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In December, 2002, the San Francisco Chronicle asked readers to share their favorite holiday memories. I submitted this brief story in salute to my Mexican grandfather, Margarito.Agredanos at Christmas in L.A.

The original story can be seen here.

As the youngest of five daughters in a blue collar family from East L.A., every Christmas I was lucky that my parents were great at hiding the sacrifices they had to make to put presents under the tree and tamales on the table.

Each year, my Dad’s father, our TaTa (slang for “Grandpa” in Mexican- Spanish) sacrificed, too, by making the long once-a-year journey from Guadalajara to spend the holidays with us. We eagerly awaited his visit all year long.

Finally, the day would come when all of us would pile into Dad’s pickup/camper and make the four-hour trip to meet him at the Tijuana airport. I was nearly 30 when I finally asked my parents “How come TaTa never flew directly to L.A.?” They burst out laughing.

“Ay!” my Dad said. “He wasn’t exactly a citizen, he couldn’t just come on over! Duh! Get it?” The light bulb went on!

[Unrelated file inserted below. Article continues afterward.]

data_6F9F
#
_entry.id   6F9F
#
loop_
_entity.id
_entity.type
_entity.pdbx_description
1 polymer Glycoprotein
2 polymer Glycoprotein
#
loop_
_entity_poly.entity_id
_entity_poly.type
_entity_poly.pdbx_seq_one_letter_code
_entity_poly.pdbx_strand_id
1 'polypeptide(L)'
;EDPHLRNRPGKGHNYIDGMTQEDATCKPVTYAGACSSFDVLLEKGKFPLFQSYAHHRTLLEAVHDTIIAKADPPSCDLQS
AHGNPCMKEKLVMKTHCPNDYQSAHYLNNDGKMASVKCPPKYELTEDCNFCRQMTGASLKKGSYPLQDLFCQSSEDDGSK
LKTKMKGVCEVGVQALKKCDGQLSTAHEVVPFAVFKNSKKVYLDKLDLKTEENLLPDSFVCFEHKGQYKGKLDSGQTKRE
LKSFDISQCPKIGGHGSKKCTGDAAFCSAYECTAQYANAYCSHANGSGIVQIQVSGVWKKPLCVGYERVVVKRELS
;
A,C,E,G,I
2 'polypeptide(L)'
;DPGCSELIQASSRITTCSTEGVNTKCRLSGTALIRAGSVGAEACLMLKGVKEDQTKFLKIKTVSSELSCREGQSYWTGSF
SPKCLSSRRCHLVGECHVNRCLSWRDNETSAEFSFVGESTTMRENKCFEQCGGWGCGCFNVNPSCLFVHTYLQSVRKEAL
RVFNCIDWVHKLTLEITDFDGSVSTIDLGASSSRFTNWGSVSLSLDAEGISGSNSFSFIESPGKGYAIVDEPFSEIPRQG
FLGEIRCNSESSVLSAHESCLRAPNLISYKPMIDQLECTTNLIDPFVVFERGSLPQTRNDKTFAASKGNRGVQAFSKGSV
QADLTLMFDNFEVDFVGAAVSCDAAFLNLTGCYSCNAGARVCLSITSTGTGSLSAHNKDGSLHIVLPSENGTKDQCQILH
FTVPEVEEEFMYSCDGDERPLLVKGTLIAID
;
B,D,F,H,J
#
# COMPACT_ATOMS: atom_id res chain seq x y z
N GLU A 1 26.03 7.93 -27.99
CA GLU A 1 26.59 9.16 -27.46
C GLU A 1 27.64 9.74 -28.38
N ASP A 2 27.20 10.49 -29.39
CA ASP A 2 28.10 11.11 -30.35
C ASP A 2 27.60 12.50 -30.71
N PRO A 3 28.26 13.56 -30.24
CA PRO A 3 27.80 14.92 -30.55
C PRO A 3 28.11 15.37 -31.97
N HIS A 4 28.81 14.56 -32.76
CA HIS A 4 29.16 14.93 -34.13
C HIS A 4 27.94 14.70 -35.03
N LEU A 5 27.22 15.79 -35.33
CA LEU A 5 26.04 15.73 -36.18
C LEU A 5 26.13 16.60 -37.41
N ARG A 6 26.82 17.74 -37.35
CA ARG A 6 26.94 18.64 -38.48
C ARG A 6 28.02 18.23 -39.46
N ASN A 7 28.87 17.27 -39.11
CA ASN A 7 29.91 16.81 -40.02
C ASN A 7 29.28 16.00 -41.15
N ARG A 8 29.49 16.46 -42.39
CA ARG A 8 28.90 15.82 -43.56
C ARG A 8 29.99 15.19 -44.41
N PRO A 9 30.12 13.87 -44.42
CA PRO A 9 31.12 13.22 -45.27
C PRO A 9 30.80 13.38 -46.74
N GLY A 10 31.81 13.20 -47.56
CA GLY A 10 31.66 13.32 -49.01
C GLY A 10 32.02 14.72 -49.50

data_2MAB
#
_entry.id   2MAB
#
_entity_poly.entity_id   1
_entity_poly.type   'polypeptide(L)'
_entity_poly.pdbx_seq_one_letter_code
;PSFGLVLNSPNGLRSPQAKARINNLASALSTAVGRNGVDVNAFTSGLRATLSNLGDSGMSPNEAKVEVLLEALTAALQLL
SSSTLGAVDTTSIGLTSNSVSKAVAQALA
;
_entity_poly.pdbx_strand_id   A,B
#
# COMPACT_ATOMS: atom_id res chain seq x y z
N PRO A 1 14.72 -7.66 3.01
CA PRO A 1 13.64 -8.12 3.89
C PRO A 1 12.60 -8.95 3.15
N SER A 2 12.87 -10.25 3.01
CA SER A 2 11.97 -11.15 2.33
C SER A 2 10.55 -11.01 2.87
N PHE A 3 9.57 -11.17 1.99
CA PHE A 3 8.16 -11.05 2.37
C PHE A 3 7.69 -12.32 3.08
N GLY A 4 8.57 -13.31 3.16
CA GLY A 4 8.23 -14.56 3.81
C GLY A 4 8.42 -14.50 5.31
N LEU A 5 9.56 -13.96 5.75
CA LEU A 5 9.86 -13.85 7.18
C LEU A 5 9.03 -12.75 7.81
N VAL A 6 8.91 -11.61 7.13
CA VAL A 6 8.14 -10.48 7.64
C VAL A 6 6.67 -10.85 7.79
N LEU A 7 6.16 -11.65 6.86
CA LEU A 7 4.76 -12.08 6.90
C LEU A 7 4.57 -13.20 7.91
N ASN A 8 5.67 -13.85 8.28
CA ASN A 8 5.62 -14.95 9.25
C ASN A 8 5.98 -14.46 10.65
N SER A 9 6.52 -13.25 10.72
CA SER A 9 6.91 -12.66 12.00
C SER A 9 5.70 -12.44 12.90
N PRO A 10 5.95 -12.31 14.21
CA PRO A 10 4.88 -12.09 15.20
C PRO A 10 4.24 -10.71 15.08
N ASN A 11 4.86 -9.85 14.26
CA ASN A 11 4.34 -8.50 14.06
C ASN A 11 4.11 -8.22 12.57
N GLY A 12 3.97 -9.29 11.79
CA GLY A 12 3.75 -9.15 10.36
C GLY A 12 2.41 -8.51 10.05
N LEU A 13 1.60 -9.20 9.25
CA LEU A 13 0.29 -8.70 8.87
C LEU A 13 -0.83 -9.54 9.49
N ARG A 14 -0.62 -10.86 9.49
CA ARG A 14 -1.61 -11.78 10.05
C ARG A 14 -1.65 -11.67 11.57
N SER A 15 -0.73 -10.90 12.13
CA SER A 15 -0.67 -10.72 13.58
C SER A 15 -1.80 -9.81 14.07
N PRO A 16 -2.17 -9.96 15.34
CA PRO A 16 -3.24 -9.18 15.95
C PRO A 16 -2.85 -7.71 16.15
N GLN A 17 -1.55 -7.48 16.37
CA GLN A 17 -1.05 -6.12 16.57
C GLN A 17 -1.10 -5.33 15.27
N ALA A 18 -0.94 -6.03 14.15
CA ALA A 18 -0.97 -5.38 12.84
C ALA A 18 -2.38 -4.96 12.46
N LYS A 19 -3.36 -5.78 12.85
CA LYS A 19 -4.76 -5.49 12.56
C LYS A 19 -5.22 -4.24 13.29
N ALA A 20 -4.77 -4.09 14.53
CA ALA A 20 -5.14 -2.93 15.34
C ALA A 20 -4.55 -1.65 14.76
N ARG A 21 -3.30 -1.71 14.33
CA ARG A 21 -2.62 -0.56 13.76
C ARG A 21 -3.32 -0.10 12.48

Almost as soon as we got home, TaTa would start pulling presents from his suitcases . . . little handmade doll dishes, rabbit pelts, colorful beaded necklaces. Within a day he, a great cook, would start sharing the kitchen with Mom, and the Christmas cooking fest would begin as they’d churn out the best salsa, rellenos and tamales our family would eat all year.

When he left, we were all sad to see him go, knowing it would be a year before he returned. TaTa died in ’79, but his memory lives on, especially when we gather to make tamales, just before Christmas.

During that annual daylong tamalada, you can practically feel his presence standing alongside Mom in the kitchen, as she dictates the tamale-making process to my sisters and the grandkids. His tamale recipe is emblazoned in Mom’s mind, his culinary expertise a gift he gave to her so many Christmases ago. My sisters and I only hope that someday one of us will do as well at passing on the tamale recipe, and make them at least half as well as Mom does.

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